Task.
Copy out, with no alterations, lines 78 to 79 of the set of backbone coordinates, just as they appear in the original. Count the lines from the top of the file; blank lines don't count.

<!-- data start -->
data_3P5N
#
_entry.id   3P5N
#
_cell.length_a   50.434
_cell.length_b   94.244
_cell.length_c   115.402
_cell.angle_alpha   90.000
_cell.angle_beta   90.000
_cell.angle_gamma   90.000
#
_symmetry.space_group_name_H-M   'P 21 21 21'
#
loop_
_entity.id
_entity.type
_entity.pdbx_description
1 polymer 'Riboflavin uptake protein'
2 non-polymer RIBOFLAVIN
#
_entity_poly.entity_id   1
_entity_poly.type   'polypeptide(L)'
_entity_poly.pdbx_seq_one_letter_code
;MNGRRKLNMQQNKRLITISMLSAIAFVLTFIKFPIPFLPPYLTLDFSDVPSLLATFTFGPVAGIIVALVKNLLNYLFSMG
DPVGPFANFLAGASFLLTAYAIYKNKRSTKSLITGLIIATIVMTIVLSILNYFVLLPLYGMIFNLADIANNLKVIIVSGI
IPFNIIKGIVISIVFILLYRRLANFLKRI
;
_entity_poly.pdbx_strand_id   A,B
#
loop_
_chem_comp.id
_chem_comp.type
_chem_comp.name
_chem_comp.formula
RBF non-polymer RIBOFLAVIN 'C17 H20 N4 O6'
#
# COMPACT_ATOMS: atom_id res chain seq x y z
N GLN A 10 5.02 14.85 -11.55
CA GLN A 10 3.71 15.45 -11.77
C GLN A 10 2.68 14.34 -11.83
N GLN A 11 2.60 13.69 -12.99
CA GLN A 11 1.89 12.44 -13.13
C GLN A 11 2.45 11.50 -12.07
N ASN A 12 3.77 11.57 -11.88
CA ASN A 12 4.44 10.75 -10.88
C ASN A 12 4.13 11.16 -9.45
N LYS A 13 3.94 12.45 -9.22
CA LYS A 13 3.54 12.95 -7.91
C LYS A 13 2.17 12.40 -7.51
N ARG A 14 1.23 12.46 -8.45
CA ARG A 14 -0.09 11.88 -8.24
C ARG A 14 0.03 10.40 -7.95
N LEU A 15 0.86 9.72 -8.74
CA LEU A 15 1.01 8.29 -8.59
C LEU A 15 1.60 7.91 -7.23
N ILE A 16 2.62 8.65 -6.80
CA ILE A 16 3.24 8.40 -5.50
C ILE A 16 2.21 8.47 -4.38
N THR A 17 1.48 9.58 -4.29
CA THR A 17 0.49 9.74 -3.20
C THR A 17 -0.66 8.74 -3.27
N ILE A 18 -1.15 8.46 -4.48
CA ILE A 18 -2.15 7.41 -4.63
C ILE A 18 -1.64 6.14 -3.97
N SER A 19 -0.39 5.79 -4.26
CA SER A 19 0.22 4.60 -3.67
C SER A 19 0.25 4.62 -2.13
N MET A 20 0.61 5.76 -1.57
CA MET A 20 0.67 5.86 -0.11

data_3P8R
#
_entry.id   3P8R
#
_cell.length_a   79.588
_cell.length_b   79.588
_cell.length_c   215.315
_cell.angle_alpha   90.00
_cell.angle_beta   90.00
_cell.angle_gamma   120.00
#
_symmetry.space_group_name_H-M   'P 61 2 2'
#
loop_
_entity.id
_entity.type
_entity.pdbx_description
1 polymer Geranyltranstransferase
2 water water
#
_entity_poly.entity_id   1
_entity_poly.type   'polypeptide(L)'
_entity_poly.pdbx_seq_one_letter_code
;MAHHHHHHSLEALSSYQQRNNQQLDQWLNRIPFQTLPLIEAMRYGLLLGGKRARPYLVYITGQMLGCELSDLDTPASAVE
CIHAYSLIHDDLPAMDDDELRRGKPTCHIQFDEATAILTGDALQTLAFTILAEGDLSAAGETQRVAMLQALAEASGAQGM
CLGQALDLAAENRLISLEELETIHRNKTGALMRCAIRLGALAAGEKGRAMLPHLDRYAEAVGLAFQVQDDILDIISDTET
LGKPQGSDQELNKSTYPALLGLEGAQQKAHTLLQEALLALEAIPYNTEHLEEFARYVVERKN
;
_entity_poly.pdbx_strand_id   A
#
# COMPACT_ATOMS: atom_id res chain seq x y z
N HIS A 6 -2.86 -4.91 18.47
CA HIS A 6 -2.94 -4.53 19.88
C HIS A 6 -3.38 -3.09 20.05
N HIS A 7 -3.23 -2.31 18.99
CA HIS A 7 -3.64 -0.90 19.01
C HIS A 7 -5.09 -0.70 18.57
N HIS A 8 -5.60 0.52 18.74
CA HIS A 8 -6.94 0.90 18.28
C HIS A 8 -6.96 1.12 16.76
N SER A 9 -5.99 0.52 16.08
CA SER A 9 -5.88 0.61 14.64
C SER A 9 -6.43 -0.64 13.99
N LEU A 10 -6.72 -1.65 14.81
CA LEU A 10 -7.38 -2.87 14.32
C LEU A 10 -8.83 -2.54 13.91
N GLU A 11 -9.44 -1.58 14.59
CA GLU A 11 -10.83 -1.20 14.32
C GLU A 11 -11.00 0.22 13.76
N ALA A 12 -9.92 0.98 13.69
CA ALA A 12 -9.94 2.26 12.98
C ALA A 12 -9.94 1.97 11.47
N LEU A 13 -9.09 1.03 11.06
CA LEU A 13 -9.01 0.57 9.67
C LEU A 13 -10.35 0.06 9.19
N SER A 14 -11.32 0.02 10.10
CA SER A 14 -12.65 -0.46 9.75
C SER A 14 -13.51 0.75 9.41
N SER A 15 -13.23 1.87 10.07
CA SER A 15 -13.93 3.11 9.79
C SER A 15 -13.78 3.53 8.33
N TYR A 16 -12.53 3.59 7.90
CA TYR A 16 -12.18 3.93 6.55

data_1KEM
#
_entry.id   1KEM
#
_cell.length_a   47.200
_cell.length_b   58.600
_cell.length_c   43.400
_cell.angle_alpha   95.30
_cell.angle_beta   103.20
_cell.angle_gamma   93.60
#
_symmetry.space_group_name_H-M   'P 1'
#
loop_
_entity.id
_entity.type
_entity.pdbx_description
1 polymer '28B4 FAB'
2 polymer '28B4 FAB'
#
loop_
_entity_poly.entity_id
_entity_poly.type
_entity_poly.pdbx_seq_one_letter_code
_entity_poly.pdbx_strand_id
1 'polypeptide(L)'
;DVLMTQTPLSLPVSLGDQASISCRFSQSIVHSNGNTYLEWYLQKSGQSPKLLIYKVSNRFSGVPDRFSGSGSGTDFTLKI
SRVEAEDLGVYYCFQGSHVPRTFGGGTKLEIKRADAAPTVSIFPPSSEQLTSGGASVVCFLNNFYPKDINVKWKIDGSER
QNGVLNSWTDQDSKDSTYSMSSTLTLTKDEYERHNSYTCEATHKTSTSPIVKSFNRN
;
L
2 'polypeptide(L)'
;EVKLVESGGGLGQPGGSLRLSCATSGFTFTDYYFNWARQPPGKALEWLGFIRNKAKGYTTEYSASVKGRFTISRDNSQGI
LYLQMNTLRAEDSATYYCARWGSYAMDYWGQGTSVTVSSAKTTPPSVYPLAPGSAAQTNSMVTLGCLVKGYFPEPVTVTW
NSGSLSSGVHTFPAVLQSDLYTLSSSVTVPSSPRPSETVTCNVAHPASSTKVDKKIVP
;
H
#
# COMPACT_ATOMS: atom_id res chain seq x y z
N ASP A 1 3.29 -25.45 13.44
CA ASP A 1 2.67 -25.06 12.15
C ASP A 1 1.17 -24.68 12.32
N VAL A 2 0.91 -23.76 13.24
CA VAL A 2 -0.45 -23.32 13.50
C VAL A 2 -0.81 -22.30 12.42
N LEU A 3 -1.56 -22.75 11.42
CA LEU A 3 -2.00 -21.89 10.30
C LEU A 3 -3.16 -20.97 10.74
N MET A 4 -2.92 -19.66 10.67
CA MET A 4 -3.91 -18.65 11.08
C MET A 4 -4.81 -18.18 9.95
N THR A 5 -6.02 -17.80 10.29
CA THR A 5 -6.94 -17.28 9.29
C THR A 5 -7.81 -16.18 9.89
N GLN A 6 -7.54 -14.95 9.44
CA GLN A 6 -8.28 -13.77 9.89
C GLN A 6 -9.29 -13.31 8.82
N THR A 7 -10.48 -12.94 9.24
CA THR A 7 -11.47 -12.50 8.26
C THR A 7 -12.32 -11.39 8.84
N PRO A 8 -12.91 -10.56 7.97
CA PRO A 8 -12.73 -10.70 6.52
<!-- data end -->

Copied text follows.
_cell.angle_beta   90.00
_cell.angle_gamma   120.00